King penguin

Locality unknown, probably late 19th century

The Forsters, the King and the Emperor

The king penguin (Aptenodytes patagonica) was one of the new species encountered as the eighteenth-century voyages of exploration ventured to the southern hemisphere.

Captain Cook's second voyage around the world (1772-75) made the first documented crossing of the Antarctic Circle on 17 January 1773. Johann Reinhold Forster sailed as the expedition's naturalist, with his son Johann Georg as assistant and artist. The Forsters collected, sketched and described the previously undocumented marine fauna, including new species of birds.

Georg's illustrations recorded many creatures that were not easily preserved, including a large penguin with distinctive yellow markings, which they saw on South Georgia in 1775. This bird, known as the king penguin, had been seen by previous European explorers, but was still a great curiosity.

Due to difficulties with the Admiralty, the Forsters' natural history accounts were published erratically, and their initial works contained no illustrations. By the time Johann Reinhold Forster had described and named five other penguins in 1781, Georg's painting of the king penguin had been copied by two other authors, one of whom was called Miller, who is credited with naming the species.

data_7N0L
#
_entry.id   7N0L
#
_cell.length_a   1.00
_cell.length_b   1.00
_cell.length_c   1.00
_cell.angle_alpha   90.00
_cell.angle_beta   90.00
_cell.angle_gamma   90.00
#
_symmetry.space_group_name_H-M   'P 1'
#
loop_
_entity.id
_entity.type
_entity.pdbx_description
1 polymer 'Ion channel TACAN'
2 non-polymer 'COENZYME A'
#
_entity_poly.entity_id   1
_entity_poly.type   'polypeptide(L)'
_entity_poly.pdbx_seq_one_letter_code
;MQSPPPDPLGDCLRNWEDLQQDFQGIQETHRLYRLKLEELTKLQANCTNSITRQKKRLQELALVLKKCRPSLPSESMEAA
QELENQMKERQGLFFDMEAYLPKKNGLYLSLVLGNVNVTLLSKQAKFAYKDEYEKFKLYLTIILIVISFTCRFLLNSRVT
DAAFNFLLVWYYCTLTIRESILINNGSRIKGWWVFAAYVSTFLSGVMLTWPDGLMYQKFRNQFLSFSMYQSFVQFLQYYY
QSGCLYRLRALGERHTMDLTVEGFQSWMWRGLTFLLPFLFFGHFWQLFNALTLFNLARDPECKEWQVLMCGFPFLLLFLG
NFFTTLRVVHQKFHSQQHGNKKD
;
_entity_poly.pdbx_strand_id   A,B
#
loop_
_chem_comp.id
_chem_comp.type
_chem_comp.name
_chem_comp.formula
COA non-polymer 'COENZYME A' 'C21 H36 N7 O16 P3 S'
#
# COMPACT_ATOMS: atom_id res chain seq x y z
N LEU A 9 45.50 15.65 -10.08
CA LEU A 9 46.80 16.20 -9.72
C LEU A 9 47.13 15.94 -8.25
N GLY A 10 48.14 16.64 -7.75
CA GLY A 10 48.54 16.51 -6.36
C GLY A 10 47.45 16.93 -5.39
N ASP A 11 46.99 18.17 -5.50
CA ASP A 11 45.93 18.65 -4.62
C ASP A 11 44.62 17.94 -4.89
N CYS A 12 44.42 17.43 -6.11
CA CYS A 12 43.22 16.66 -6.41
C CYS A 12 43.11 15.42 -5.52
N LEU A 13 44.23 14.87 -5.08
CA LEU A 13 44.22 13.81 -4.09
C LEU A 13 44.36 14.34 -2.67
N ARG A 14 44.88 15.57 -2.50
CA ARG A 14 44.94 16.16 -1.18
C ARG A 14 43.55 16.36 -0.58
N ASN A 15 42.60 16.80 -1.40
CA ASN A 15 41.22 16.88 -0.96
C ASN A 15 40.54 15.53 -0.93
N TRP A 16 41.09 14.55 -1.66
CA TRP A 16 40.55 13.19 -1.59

Georg's king penguin gained a new significance in 1844, when similar penguins were brought back by the Antarctic expedition of Sir James Clark Ross. George Gray of the British Museum examined these birds and compared them with Forster's drawings and painting. As a result, Gray realized that the specimens were a different species, the emperor penguin, which he named Aptenodytes forsteri in commemoration of the Forsters.

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King penguin

© 2003 The Natural History Museum


More information


T. Rice, Voyages of discovery: three ce (London, Scriptum Editions and the Natural History Museum, 1999)

A. Gurney, Below the Convergence: Voyages (London, W. W. Norton, 1997)


Height: 65.000 cm (approx.)

Museum number

On loan from the Natural History Museum 1996.41.4


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